Fasting time and metabolic changes in elective surgeries: an integrative review

Hadassa da Silva Caldeira de Moraes1, Cintia Silva Fassarella1, Flavia Giron Camerini1, Ricardo de Oliveira Meneses1, Priscila Sanchez Bosco1


1 State University of Rio de Janeiro, RJ, Brazil




Objective: To identify in the scientific production the occurrence of metabolic changes in the postoperative period of elective surgeries and their relation with preoperative fasting time. Method: An integrative review carried out from June to July 2020 in the LILACS, MEDLINE, CINAHL, COCHRANE, SCOPUS, and EMBASE databases. Articles from 2015 to 2020 were selected. For the analysis of the evidence levels, the Oxford Centre for Evidence-Based Medicine categorization was followed. Results: A total of 10 scientific articles were selected. The metabolic changes found were hyperglycemia, elevated serum levels of IL-6, cortisol, and valine, increased insulin resistance, decreased glutamic acid plasma levels, and increased IGF-1 levels with a reduction of IGFBP-3. Shortening the fasting time minimizes the patient's organic stress, with a reduction of metabolic changes, hospitalization time and morbidity. Conclusion: Preoperative fasting time longer than eight hours is related to metabolic changes in the postoperative period. Major surgeries present the greatest metabolic changes.


Keywords: Fasting; Metabolism; Elective Surgical Procedures; Patients. 




Preoperative fasting, required for carrying out surgical procedures, has been widely discussed in the last few years. In general, the traditional fasting practice corresponds to a period between eight and twelve hours of complete liquid and food restriction, and it can exceed twelve hours due to delays in the surgical schedule, cancellation of surgeries, or other factors(1).

An extended preoperative fasting period can promote sensations of thirst, anxiety and headache, which can negatively interfere with the postoperative period. In addition to that, extended fasting leads to metabolic stress triggered by the surgical trauma, generating an increase in insulin resistance and the occurrence of catabolic reactions in the organism, culminating in a longer hospitalization period and higher levels of postoperative complications(1).

Currently, new multi-professional and institutional protocols and guidelines have indicated the reduction of the traditional fasting practice as a strategy to accelerate postoperative recovery, based on the principles of the evidence-based practice(2). In 2001, the Enhanced Recovery After Surgery (ERAS), a European program on postoperative care, established a safe protocol with preoperative measures to optimize the nutritional aspects and implement carbohydrate-rich solutions in the preoperative period(2).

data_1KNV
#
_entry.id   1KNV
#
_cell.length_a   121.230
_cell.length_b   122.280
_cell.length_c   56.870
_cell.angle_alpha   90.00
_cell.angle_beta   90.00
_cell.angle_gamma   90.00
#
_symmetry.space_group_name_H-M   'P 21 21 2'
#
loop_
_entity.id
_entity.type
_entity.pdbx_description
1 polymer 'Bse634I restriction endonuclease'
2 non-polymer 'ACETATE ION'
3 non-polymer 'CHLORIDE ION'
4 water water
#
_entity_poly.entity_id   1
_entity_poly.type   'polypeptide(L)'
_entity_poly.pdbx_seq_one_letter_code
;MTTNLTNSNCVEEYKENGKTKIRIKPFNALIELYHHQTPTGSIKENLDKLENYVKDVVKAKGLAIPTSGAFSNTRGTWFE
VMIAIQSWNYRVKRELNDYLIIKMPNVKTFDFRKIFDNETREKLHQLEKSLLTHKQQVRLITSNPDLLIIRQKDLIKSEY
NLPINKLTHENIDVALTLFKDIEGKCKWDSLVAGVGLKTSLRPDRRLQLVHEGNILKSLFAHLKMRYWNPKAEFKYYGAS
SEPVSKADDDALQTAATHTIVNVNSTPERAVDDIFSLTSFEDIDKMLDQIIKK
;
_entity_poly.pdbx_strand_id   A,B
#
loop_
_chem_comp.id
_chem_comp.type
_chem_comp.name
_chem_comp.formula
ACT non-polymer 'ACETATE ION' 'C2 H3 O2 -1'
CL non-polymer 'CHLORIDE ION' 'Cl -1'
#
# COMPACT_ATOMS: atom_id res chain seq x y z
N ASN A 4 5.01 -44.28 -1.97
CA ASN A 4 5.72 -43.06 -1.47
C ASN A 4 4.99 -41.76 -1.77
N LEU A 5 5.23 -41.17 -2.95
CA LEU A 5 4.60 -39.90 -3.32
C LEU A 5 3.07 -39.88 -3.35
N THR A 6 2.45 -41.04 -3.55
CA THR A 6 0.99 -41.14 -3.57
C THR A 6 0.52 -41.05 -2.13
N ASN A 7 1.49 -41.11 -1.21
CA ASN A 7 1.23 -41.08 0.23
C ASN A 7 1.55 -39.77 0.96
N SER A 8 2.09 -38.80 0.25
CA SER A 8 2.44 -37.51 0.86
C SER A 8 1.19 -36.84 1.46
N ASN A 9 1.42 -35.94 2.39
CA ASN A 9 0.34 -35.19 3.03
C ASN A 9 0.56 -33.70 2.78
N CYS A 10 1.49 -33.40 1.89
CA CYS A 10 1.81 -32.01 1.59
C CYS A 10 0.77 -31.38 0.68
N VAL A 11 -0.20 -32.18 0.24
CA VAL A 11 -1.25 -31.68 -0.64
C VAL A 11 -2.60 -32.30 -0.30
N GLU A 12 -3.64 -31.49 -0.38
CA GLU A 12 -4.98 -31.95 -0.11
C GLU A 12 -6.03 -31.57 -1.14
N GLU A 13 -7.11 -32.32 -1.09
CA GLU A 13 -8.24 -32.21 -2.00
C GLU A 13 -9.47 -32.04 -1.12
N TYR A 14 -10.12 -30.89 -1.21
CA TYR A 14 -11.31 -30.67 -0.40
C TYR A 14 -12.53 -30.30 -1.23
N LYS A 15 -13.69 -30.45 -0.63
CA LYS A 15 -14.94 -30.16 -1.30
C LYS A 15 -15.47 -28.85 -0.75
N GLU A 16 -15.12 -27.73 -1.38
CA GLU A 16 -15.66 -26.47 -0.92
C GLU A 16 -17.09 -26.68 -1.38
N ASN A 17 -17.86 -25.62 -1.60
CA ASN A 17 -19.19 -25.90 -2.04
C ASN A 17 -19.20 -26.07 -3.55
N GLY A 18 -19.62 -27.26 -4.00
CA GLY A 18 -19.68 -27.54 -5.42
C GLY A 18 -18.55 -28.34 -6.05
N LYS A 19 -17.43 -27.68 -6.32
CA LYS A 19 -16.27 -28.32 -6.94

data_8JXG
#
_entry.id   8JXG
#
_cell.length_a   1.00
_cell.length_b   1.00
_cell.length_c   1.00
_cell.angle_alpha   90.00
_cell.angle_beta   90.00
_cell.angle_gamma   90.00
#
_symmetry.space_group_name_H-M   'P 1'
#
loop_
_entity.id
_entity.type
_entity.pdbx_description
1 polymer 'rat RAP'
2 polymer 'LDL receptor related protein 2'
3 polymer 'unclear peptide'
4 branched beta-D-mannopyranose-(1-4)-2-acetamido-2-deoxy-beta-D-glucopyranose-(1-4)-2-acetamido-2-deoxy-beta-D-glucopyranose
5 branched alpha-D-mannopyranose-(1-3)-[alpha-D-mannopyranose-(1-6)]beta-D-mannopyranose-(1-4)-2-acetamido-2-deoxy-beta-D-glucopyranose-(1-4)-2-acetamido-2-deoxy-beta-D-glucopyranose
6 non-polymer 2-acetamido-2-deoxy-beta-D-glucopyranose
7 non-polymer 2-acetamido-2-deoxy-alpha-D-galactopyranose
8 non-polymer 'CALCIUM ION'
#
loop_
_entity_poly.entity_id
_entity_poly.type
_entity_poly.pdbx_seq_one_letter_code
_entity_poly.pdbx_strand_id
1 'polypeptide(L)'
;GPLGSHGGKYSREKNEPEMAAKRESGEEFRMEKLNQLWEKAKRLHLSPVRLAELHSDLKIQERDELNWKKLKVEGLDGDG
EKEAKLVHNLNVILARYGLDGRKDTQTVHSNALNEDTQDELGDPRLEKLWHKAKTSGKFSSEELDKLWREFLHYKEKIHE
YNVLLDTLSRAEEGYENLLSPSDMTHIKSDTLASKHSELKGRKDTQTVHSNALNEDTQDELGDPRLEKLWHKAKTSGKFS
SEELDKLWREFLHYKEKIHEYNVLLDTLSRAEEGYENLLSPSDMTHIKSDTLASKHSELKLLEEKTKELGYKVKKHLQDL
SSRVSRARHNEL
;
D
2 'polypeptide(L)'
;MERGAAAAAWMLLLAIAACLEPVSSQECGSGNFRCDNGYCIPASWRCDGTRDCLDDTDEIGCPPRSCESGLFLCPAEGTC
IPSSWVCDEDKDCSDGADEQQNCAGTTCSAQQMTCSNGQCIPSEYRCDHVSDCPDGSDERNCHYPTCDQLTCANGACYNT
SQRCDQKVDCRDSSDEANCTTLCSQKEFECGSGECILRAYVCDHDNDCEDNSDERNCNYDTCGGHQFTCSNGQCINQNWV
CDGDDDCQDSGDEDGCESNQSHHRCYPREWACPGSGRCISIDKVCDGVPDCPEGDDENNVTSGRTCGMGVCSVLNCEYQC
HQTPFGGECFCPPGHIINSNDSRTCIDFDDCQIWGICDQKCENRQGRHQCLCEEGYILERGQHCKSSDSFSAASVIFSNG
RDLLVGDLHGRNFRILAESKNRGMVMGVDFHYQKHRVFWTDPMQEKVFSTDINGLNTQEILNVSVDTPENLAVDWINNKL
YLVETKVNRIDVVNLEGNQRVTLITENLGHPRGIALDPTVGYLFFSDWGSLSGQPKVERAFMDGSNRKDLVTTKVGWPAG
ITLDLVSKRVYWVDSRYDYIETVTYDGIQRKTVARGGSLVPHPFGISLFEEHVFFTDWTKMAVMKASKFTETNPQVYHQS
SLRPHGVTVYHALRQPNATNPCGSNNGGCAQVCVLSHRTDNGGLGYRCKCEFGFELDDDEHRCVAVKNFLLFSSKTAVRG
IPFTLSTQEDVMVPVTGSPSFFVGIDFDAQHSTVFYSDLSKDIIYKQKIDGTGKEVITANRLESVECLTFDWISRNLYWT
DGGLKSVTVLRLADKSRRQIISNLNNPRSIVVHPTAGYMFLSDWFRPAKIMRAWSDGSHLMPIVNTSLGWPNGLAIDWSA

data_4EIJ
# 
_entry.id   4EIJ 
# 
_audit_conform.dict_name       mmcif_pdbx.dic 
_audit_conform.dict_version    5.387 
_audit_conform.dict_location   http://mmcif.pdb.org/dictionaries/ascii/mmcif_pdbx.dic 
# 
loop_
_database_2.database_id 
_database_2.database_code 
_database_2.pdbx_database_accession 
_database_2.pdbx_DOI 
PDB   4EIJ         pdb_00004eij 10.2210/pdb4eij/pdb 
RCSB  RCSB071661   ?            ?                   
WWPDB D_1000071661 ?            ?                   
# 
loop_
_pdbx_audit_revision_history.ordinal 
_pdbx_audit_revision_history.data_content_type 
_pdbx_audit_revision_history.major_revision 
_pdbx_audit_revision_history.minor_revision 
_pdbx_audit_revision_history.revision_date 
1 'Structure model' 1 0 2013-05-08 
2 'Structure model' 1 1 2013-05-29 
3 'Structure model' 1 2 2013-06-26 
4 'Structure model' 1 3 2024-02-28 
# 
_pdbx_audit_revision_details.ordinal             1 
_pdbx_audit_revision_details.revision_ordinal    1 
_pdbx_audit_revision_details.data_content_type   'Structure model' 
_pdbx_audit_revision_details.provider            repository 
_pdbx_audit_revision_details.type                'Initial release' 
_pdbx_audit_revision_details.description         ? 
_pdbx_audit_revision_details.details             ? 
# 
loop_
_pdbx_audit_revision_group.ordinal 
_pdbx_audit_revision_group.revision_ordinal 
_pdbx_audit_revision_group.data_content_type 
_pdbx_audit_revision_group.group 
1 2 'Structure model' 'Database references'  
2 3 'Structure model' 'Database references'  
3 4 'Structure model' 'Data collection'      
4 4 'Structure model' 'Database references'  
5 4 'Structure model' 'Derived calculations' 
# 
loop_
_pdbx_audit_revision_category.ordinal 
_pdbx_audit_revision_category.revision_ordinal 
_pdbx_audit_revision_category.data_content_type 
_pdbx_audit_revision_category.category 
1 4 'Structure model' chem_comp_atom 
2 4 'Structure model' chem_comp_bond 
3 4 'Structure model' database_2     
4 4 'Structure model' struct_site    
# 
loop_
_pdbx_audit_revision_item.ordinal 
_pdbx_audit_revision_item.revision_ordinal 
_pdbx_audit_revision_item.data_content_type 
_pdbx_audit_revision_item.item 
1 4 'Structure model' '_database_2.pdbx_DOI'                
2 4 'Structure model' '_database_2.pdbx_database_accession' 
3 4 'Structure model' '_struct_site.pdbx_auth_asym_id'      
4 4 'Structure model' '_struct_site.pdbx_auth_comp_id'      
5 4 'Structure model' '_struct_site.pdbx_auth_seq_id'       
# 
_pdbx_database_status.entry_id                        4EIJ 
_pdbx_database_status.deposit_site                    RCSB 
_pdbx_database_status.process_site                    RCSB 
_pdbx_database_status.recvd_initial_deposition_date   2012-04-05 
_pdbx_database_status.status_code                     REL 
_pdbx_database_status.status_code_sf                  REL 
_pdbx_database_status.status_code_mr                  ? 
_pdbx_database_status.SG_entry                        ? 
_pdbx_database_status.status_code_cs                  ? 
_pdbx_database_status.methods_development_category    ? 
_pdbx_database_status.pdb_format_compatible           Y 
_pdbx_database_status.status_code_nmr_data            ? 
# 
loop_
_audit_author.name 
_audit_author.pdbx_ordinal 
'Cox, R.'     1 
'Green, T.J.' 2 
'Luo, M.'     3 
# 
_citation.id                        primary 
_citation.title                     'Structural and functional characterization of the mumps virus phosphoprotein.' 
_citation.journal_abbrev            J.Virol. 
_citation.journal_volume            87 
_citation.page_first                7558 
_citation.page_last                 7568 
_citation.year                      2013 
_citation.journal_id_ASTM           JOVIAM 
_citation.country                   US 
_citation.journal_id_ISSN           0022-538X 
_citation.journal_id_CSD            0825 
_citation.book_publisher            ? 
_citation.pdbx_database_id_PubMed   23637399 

In Brazil, the Accelerated Total Postoperative Recovery (Aceleração da Recuperação Total Pós-Operatória, ACERTO) project was instituted. Created in 2005, the project suggests offering a maltodextrin solution up to two hours before the surgical procedure(3). Guidelines such as those set up by the European Society of Anaesthesiology (ESA) recommend solid food restriction to start between six and eight hours before anesthetic induction(4).

Shortening fasting time by the intake/administration of a carbohydrate-rich solution up to two hours before the surgery, as well as early feeding in the postoperative period, provides the patient with greater comfort and can optimize the reestablishment of the physiological functions, promoting a rapid restoration of the bowel functions, better glycemic control, and a reduction of surgical site infections in the postoperative period. However, the implementation of protocols aimed at this behavior still faces resistance in the assistance practice(2).

This research is justified as it supports the systematization and redirection of safe and quality assistance, as well as it leads the design of protocols aimed at patient safety and at the consolidation of new preoperative conducts, consequently improving the quality of the assistance provided to the surgical patient. Thus, this study has as its objective to identify in the scientific production the occurrence of metabolic changes in the postoperative period of elective surgeries and their relation with the fasting time in the preoperative period.


This is an integrative review. Six stages were followed(5) to elaborate this study. To guide the formulation of the research question, carried out in the first stage of the study, the PICo strategy was used, a methodology employed to elaborate the question for evidence search in the literature, intended to non-clinical studies, as it is the case of this study. Thus, the research question was structured in three elements(6): P (Patients); I (Fasting) and (Metabolism); Co (Elective Surgical Procedures). The following question was considered as the study question: “What are the metabolic changes that occur in the postoperative period of elective surgeries and their relation with the preoperative fasting time?”

In the second stage, the following inclusion criteria were determined: studies in adults over 18 years old, which address the issue of metabolic changes related to extended preoperative fasting in elective surgeries; methodological-based studies of experimental or quasi-experimental design; and time-series or control cases, indexed in the databases. As filters, “articles published in English, Spanish or Portuguese, produced in the last five years (2015-2020)” were used, seeking the most updated evidence on the theme. Articles with no clear method outlining, theses and dissertations, and articles not available in full for consultation were excluded, as well as protocols, Guidelines, and secondary-source studies. In the case of duplicate articles, only one copy was used.

The eligibility criteria were applied in the abstracts. The selection of the articles was initially carried out by a previous reading of the abstract, in order to verify its relation with the topic, so that full reading could be initiated. The search was carried out in the following databases: Latin American and Caribbean Literature in Health Sciences (Literatura Latino-Americano e do Caribe em Ciências da Saúde, LILACS) via the Virtual Health Library (Biblioteca Virtual em Saúde, BVS), International Literature in Health Sciences (MEDLINE) via PUBMED, SciVerse Scopus (SCOPUS), Cumulative Index to Nursing and Allied Health Literature (CINAHL) via CAFe, Cochrane Library (COCHRANE) via CAFe, and Excerpta Medica Database (EMBASE) via CAFe.